|This event has, in the past, been referred to as the 1872 "North Cascades" earthquake. It
is the largest crustal earthquake known to have occurred
in Washington or Oregon in historic times.
Magnitude and location given here are from Bakun et al. [2002),
which concluded that it probably originated near Entiat (near 119.9 W longitude, 47.75 N latitude), and had a magnitude of around 6.8.
Dozens of communities reported severe shaking, but no surface faulting was found.
The 1872 earthquake was originally thought to have originated in the North Cascades, a rugged area inaccessible for most of the year. Reports of shaking came from more populous areas some distance away, making the location and size of the earthquake very hard to determine. Magnitude estimates have ranged as high as 7.4, and location estimates have spanned a wide area of the North Cascades.
The preferred magnitude and location were determined from reports of shaking intensities from communities throughout the northwest and an improved model of how shaking intensities fall off with distance. Hundreds of trial magnitude/location combinations were modeled and compared to the observed shaking intensities. The best fit was a magnitude 6.8 crustal earthquake near the southern end of Lake Chelan.
Several other observations offer some support:
Following the 1872 earthquake, additional felt events - likely aftershocks - were reported in the "Winesap" area, near Entiat. Felt events continue to occur in the vicinity,
including magnitude 5.0 quakes on Dec. 30, 1926 and August 6, 1959. Since 1975, more than 20 earthquakes larger than M 3.0 have been
felt in the Entiat area. These are part of a persistant cluster of seismicity that has been continuously active in the Entiat area as
long as the PNSN has recorded data there.
Placing the 1872 earthquake in the Entiat area helps to focus the search for
candidate faults. The area lies on the margin between the Cascades and the Columbia River Plateau, and geologically young structures
within the Plateau may include thrust faults large enough to have produced the M 6.8 1872 North Cascades quake.
of the Article - "The December 1872 Washington state earthquake", by William H. Bakun, Ralph A. Haugerud, Margaret G. Hopper, and
Ruth S. Ludwin, Bulletin of the Seismological Society of America, Vol. 92, No. 8, pp. 3239-3258 (2002).
The maximum intensity
is Milne's projection of the likely intensity in the epicentral area. Intensity values of VIII and IX (MM) were reported in the
Chelan/Entiat area by some later investigators. No primary faulting has been definitively connected with this earthquake. Prior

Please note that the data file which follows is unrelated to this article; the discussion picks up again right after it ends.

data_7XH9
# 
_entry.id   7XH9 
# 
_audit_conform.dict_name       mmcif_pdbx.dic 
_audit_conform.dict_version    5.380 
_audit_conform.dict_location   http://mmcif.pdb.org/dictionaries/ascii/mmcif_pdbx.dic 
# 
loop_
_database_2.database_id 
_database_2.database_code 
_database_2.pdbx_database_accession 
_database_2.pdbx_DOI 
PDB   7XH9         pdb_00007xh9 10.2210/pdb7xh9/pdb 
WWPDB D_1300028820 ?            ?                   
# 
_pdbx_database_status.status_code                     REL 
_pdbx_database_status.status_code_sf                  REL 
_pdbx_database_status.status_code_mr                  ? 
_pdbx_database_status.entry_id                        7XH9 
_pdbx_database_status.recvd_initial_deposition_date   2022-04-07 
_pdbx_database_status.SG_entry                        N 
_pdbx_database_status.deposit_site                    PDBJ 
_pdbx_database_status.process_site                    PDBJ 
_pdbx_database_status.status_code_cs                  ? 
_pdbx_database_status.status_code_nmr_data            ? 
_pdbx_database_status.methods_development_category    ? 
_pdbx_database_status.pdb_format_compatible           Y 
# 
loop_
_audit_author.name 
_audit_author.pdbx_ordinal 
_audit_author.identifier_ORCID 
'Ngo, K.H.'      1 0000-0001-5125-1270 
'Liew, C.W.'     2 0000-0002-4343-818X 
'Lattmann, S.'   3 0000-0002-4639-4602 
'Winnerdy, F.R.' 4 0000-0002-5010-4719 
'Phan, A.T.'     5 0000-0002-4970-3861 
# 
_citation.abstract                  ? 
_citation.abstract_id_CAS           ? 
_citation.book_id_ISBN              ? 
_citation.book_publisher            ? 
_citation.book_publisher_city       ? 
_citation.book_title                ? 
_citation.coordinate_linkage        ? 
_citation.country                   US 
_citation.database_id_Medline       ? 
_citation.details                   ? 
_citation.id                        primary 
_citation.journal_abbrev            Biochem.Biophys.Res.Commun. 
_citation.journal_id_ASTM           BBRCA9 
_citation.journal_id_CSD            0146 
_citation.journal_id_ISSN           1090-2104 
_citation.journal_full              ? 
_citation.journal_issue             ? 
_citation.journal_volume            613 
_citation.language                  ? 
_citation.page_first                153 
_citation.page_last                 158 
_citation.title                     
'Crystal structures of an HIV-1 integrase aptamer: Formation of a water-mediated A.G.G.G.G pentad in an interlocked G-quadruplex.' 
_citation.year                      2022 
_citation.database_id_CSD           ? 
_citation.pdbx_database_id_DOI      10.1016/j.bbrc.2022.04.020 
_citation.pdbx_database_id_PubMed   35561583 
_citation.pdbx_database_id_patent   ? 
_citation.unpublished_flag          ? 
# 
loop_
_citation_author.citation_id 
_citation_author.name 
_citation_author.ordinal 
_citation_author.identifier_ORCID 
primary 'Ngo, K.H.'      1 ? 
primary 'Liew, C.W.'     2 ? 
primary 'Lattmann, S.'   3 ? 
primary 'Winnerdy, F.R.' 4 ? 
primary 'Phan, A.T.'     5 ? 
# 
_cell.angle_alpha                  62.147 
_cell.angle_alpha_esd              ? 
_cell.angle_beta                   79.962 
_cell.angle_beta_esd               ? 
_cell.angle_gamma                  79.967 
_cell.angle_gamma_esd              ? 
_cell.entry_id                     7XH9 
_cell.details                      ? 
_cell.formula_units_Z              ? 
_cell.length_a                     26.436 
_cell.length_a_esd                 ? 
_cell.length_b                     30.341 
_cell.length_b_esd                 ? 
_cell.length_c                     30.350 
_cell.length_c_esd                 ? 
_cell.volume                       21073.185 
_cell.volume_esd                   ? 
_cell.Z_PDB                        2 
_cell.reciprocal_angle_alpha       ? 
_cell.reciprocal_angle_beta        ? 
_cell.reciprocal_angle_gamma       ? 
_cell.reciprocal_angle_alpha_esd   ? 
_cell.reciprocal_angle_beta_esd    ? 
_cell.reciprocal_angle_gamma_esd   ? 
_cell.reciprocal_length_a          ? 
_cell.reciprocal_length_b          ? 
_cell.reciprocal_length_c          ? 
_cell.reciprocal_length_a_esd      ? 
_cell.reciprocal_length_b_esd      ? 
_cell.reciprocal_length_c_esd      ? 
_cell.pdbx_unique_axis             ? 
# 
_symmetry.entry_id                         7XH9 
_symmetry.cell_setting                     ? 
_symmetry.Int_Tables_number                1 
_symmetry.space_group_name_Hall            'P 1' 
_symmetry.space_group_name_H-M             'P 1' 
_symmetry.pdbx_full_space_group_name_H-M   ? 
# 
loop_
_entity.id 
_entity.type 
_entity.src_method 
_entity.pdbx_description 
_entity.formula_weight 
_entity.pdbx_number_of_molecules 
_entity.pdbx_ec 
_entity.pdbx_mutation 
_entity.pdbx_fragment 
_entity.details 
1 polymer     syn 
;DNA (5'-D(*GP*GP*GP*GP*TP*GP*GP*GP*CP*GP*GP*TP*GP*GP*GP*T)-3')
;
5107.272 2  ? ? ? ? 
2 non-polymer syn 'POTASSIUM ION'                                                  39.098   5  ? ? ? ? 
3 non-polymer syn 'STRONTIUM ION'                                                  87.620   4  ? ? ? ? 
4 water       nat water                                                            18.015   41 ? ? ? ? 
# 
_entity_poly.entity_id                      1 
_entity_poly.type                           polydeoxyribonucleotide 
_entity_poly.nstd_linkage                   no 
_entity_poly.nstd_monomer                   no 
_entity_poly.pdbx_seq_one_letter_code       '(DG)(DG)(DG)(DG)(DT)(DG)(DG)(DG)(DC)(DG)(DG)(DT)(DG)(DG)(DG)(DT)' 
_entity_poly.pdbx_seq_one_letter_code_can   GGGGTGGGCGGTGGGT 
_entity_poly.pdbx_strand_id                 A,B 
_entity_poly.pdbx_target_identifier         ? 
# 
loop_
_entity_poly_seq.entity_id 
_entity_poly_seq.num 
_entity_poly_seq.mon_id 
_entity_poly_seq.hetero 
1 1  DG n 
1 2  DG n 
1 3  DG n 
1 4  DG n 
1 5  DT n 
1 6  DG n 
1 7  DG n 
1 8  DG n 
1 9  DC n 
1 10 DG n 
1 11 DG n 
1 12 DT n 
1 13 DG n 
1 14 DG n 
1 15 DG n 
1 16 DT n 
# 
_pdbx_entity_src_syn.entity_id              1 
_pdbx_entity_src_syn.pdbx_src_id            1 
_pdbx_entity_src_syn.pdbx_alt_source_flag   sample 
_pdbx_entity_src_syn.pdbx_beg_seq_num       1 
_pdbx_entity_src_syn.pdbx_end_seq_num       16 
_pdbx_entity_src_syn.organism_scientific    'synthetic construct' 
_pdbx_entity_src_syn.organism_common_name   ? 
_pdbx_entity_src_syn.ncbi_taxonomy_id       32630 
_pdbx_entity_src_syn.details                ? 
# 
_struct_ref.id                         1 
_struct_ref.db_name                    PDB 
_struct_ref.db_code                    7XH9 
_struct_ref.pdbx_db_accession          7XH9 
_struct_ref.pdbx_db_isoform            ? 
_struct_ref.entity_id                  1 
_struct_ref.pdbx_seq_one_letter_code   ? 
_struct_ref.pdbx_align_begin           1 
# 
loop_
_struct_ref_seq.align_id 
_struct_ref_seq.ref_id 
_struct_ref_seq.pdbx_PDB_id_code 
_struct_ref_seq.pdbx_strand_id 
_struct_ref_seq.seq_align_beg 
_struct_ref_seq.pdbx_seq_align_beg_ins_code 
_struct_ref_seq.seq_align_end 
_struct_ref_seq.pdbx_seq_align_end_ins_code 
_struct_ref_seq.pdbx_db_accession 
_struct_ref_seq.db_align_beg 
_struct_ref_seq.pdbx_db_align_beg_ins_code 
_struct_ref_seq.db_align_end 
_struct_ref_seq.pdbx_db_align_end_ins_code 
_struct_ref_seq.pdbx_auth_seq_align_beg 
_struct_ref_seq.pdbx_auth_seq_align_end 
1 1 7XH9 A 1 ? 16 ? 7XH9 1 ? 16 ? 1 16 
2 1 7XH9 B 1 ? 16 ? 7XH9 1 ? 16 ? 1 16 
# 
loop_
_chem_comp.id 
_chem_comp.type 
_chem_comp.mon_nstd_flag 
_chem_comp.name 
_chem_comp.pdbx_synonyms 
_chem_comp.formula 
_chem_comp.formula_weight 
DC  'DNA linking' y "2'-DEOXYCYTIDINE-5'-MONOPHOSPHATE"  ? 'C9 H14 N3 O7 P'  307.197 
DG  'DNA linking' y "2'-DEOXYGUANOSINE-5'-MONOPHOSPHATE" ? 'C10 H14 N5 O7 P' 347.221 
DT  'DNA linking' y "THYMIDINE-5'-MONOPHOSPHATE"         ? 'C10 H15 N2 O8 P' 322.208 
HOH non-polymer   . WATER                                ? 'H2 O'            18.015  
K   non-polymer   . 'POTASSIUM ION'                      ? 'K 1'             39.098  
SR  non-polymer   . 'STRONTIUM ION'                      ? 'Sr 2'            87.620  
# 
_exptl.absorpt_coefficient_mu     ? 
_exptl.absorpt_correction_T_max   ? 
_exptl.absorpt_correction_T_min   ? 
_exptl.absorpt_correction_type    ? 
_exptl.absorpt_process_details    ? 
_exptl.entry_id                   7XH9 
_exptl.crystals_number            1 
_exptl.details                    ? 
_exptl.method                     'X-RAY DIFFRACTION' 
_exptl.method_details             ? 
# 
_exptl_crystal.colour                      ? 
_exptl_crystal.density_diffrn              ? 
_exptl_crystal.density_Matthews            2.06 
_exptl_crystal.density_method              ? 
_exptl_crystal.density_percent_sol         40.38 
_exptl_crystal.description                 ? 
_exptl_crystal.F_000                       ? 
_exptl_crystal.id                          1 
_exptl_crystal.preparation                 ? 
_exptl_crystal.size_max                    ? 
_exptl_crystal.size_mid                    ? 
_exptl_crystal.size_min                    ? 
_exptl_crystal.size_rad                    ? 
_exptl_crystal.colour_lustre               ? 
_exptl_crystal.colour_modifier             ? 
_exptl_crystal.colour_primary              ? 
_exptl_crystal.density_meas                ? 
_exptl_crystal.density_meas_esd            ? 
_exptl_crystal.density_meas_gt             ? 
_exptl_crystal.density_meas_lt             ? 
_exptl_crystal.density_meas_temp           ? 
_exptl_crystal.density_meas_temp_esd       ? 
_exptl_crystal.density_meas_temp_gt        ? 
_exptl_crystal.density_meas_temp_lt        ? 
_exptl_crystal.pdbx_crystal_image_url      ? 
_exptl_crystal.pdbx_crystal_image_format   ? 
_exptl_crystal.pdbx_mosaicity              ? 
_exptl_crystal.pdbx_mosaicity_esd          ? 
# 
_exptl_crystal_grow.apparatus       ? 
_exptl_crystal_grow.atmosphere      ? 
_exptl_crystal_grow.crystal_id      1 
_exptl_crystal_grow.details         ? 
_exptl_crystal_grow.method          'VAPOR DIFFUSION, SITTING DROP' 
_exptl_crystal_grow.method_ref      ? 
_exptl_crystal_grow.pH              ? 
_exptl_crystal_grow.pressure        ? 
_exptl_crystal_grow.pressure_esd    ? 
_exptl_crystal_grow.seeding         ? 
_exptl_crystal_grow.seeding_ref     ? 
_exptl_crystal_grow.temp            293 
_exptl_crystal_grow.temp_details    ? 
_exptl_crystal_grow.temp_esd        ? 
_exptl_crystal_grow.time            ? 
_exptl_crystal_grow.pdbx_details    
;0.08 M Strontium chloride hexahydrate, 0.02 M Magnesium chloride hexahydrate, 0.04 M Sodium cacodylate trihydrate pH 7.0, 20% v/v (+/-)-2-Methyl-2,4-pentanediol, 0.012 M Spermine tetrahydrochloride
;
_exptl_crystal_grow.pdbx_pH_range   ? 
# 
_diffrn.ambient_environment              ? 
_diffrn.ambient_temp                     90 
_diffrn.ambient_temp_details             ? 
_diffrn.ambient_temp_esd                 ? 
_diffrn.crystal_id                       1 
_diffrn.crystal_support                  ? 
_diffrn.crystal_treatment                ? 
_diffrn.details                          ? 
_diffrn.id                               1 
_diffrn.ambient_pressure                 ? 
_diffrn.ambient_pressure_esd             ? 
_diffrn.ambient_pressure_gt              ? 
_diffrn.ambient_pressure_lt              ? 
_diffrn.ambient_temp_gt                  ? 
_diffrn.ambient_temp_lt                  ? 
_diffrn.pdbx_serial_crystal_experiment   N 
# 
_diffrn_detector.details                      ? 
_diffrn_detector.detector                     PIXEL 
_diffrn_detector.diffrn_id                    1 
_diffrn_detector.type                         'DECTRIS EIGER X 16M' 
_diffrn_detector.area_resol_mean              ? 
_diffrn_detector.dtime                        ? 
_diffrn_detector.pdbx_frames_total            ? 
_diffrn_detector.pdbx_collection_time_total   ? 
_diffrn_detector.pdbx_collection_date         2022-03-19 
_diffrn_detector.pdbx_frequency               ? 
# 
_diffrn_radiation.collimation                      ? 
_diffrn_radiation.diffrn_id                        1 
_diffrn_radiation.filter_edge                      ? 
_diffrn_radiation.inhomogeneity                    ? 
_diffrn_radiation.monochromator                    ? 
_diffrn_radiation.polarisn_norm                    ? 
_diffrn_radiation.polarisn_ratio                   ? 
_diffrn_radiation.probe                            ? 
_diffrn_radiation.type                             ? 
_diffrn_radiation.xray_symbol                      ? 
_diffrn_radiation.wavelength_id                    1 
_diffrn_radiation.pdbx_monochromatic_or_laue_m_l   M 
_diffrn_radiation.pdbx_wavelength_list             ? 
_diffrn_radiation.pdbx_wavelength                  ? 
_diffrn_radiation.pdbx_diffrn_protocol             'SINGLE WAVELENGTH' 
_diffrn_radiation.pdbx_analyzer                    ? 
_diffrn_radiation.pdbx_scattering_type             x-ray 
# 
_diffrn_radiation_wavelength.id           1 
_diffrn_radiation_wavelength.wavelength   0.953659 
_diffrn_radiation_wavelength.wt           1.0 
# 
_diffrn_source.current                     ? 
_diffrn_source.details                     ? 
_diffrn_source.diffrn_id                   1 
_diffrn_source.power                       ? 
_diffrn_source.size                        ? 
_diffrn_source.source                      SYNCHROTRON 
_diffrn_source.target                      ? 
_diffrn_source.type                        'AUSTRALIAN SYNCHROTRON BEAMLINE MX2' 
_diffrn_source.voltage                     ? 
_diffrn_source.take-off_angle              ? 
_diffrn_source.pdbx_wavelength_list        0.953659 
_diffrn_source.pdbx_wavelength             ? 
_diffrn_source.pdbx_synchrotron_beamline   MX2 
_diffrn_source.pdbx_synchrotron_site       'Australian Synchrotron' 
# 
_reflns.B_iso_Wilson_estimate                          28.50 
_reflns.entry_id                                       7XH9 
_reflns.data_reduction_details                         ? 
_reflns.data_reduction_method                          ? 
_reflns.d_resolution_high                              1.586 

Estimates of the location of this earthquake vary from southern British Columbia, to the Entiat, Washington area. Much of the extensive
information available on this earthquake is in "grey literature", technical reports that are not included in most library catalogs.
The best information regarding the timing of the mainshock and its felt aftershocks at Olympia was provided by Capt. James S. Lawson of Olympia, whose observations were published in the Oregonian of 12/20/1872, and also elsewhere. The Oregonian says:
"... It was timed with a chronometer watch, absolutely correct, ... A shock occurred precisely at 9:40½ PM. It commenced with a light movement, gradually increasing for eighteen or twenty seconds. Then came the heavy shock, lasting four or five seconds; then it gradually decreased. In six minutes after the first shock there was another, followed by two others one minute apart. At 10:12 2/3 there was another shock, lasting four or five seconds; then it gradually decreased. In six minutes after the first shock there was another, followed by two others. During the night other shocks were reported, (I did not feel them) at 3 and 5 o'clock. On Sunday evening, at 6:37½, a light shock. December 16th at 9:17½ AM another light shock."
Some catalogs and newspapers give the date as 12/15 or 12/17, but it is my opinion (RSL) that these dates are misstatements, as it seems clear that the main event was on Saturday, December 14 at 9:40½ PM.
An extensive collection of articles and information on the North Cascades earthquake was made by Weston Geophysical Research, Inc. (1976; 'The 1872 earthquake; significant data and conclusions, prepared for United Engineers and Constructors, Inc.', unpaginated - /HIST_CAT/1872/Weston), and much or all of the same material is also included (in a rather different arrangement) in the "Report of the review panel on the December 14, 1872 earthquake" (1976) by Howard Coombs, W.G. Milne, Otto W. Nuttli,and David B Slemmons. This report has extensive appendices titled: a) landslide discussion, b) reports related to the 1872 earthquake, c) earthquake catalogs and isoseismals, and d) selected supporting information. Volume 2A of the Preliminary Safety Analysis Report for
WPPSS Nuclear Project No. 1, includes the Coombs et at. report (with a listing of sources for appendices b and d, rather than the entire articles), and a 1977 addendum to it. The volume also contains a "Review of North Cascade Earthquake of 14 December 1872" by Woodward-Clyde Consultants, with an iso/meizo-seismal map indicating several suggested locations. Other grey-literature resources are :
Bechtel, Inc. (1975) Investigation of the December 14, 1872 earthquake in the Pacific Northwest, Puget Sound Power and Light Company Skagit Nuclear Power Project, Preliminary Safety Analysis Report, Appendix 2J, 128 p.
Scott, N.H. (1976) Evaluation of the epicenter and Intensity of the Pacific Northwest earthquake of December 1872, Prepared for Bechtel, Inc., September, 1976, 24 p.
See /CATDAT/northcascades.html for extensive information on this event.